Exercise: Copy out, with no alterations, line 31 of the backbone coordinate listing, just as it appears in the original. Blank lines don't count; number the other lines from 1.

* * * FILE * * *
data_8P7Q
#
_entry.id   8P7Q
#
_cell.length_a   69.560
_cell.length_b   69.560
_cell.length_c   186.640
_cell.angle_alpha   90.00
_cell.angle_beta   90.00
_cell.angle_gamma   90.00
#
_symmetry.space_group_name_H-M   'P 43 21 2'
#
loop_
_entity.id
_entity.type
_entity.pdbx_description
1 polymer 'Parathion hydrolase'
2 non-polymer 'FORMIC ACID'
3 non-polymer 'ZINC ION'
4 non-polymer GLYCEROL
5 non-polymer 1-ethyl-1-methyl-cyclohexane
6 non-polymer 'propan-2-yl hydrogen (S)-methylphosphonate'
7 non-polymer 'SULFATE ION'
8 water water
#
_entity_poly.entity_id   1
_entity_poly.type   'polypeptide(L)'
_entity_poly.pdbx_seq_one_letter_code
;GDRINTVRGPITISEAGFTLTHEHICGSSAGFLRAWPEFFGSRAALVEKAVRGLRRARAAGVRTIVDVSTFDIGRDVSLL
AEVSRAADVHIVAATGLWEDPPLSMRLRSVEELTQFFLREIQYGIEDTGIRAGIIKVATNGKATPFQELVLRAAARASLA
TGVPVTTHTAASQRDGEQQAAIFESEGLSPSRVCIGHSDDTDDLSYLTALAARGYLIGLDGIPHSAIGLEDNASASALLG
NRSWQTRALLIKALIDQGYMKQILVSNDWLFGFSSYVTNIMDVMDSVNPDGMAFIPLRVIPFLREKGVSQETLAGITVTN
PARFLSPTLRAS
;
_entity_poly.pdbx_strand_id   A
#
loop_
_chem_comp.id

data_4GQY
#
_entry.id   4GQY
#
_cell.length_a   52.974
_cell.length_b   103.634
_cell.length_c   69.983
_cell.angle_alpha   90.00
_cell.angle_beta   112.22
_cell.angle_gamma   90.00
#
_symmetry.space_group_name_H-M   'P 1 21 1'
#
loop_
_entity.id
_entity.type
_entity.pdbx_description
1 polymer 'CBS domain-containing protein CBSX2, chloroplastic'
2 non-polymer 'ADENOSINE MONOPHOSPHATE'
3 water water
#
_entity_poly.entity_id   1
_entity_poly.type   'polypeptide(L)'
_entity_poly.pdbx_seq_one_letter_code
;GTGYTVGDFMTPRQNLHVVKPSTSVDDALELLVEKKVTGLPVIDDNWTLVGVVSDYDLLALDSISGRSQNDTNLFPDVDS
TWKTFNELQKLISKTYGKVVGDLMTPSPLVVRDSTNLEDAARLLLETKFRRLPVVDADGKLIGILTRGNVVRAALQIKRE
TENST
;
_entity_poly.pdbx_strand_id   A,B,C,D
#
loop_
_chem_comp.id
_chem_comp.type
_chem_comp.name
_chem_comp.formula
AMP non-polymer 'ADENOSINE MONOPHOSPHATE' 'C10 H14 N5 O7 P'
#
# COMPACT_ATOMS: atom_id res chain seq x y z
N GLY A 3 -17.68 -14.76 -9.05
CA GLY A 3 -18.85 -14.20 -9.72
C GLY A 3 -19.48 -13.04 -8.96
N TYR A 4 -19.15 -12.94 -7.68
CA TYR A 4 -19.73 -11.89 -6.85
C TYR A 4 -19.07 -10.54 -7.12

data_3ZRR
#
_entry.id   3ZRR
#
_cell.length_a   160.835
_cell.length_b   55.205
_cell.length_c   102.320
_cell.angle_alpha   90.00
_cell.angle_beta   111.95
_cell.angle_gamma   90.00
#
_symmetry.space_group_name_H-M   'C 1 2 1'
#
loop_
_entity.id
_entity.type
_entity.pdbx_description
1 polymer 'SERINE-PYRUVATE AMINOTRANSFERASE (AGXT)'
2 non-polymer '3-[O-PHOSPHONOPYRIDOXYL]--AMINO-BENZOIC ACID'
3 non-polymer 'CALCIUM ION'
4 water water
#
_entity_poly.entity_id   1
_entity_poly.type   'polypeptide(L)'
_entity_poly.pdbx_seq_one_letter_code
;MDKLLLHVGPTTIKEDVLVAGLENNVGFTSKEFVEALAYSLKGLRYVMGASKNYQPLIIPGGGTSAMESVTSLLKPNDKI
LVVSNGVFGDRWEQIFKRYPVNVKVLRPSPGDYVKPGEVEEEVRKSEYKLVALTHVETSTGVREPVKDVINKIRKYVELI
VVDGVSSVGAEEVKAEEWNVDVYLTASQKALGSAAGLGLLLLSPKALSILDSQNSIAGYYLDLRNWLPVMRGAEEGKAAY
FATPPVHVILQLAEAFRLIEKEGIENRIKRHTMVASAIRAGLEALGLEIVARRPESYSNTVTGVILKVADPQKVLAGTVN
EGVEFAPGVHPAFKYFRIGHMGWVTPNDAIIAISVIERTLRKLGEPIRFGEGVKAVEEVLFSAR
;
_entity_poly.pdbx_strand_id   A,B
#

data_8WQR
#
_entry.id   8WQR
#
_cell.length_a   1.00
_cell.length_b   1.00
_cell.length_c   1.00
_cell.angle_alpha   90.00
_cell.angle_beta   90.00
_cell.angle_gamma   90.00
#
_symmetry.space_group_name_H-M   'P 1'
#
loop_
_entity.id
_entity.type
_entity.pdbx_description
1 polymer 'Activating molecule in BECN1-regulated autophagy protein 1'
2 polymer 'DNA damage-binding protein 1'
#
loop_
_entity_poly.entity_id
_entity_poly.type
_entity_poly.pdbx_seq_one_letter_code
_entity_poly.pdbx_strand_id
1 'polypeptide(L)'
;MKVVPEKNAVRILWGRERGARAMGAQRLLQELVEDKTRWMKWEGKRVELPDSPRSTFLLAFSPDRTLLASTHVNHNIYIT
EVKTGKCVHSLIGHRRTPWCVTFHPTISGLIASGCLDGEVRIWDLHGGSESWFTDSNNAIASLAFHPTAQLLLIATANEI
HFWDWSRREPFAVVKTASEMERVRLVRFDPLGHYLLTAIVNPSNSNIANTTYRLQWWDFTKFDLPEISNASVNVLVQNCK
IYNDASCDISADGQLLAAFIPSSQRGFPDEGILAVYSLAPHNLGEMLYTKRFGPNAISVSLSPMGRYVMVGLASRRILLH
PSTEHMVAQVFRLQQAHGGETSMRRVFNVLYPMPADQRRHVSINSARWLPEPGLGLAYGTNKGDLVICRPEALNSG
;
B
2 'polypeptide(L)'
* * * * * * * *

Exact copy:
AEVSRAADVHIVAATGLWEDPPLSMRLRSVEELTQFFLREIQYGIEDTGIRAGIIKVATNGKATPFQELVLRAAARASLA